He was cut in 1977 after trying out with the Philadelphia 76ers. When he pursued a master’s degree after failing to catch on in the NBA, Huggins sold athletic shoes.
His first coaching job came soon thereafter. He was an assistant from 1978 to 1980 at Ohio State before spending 1980-83 as head coach at Walsh College, going 71-26. Huggins became assistant at Central Florida for the 1983-84 season but got back into head coaching for good starting in 1984 at Akron. The Zips went 97-46 in his reign, including one NCAA Tournament berth and two NITs.
Huggins took over at Cincinnati in 1989. Immediately, he set the bar high.
“This is a job where you can be in the Final Four every year. To me, that’s what it’s all about,” Huggins said in a published report.
In his first two seasons with the Bearcats, Huggins guided them to the NIT. In his third season, in 1991-92, they made it to the NCAA Tournament for the first time in 15 years. But it was so much more than that.
Cincinnati advanced all the way to the Final Four. It was the first and only time Huggins got the Bearcats that far.
Trouble struck in 1998 when the NCAA took away three scholarships from the Bearcats’ program and placed them on two years probation for lack of institutional control over the program.
Huggins almost departed Cincinnati for home in 2002. West Virginia was seeking a replacement when Gale Catlett retired. Huggins, however, turned down the Mountaineers.
A year later, in 2003, Huggins received a scare. He suffered a massive heart attack in late September in the Pittsburgh airport. Two weeks later, though, he was back in his office. The brush with his health altered his lifestyle.
“I’ve changed. I sleep now,” Huggins said in a published report.
Huggins encountered another off-the-court-issue in 2004 — one that landed him in court. Huggins was arrested for drunken driving in June and was suspended with pay for 77 days by the university. He eventually pleaded no-contest, was convicted and was ordered to attend an alcohol education course.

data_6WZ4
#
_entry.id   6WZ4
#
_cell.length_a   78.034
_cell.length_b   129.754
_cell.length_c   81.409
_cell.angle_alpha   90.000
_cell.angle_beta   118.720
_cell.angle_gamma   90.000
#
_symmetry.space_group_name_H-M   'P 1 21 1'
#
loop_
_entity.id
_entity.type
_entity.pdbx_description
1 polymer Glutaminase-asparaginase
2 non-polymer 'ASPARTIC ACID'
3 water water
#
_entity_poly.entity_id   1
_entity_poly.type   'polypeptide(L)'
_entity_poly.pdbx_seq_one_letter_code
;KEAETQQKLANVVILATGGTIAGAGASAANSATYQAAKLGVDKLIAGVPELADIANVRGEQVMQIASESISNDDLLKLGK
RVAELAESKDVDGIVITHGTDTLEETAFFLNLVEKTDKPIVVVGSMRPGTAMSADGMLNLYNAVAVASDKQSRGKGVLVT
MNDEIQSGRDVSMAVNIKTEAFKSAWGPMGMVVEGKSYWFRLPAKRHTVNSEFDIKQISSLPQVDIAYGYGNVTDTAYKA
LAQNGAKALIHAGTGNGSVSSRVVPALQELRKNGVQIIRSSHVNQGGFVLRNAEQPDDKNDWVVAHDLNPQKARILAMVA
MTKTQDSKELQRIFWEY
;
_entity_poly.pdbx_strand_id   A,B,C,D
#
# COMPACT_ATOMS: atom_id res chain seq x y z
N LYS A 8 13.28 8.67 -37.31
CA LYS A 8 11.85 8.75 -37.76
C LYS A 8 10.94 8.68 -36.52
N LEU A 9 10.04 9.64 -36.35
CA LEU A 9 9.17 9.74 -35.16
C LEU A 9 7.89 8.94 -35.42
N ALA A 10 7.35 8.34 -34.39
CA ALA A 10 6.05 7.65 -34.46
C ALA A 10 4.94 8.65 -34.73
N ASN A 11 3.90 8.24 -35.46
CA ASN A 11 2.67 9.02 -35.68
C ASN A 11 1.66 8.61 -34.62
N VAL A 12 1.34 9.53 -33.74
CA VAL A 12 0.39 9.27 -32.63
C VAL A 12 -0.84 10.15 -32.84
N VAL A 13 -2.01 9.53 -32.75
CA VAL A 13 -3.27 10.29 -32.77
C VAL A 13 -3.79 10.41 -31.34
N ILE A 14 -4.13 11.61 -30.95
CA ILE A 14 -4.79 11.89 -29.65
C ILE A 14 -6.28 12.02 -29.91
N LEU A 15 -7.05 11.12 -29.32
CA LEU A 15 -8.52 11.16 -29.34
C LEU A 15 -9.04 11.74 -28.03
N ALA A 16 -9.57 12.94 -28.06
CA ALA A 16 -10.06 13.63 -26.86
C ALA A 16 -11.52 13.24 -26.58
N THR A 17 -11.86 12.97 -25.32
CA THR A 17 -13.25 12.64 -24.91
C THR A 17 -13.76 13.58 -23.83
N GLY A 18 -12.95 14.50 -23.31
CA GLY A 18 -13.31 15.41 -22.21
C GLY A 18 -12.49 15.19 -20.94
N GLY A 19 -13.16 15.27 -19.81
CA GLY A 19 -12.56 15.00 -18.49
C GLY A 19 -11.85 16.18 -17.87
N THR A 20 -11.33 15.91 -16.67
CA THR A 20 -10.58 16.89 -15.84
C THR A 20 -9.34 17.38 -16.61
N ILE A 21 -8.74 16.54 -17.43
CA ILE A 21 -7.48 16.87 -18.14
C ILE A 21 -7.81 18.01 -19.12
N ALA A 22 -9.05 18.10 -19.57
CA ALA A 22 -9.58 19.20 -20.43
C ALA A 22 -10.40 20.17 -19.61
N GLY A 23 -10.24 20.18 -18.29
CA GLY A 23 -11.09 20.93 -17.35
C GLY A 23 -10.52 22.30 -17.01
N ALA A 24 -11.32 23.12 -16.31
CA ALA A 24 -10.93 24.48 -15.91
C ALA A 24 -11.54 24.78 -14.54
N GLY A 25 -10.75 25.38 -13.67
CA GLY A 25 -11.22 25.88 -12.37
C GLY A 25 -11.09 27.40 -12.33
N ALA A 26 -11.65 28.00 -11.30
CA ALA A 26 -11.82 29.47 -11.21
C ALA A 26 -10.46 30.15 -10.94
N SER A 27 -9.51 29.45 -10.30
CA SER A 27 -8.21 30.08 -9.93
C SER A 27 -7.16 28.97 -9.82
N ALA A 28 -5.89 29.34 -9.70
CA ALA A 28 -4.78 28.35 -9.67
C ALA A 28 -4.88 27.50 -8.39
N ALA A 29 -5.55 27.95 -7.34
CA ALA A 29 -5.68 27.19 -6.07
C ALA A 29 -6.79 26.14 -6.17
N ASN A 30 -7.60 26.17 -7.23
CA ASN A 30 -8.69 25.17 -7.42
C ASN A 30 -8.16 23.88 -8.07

His run at Cincinnati ended before the 2005-06 season when the school refused to extend his contract, which had two years remaining. He was given two options: resign or be fired. Huggins agreed in principle to leave.
The news about Huggins had K-State abuzz late Wednesday.
“I guess my first thought is he’s had some success, but he’s also had some issues,” former K-State player Ed Elder said by phone.
Don Moser, a K-State season-ticket holder from Washington, Kan., who came to watch the women play in the WNIT, likes the idea of Huggins in purple.
“I think it’s fantastic,” Moser said.
Huggins wasn’t the only candidate on K-State’s radar. Former Northern Iowa coach Greg McDermott, introduced Tuesday night as Iowa State’s new coach, was sought by the Wildcats.
Northern Iowa athletic director Rick Hartzell told the Ames Daily Tribune that K-State was the only school other than Iowa State to ask for permission to contact McDermott. K-State made that request Saturday. But on Monday night, McDermott accepted the Cyclones’ offer.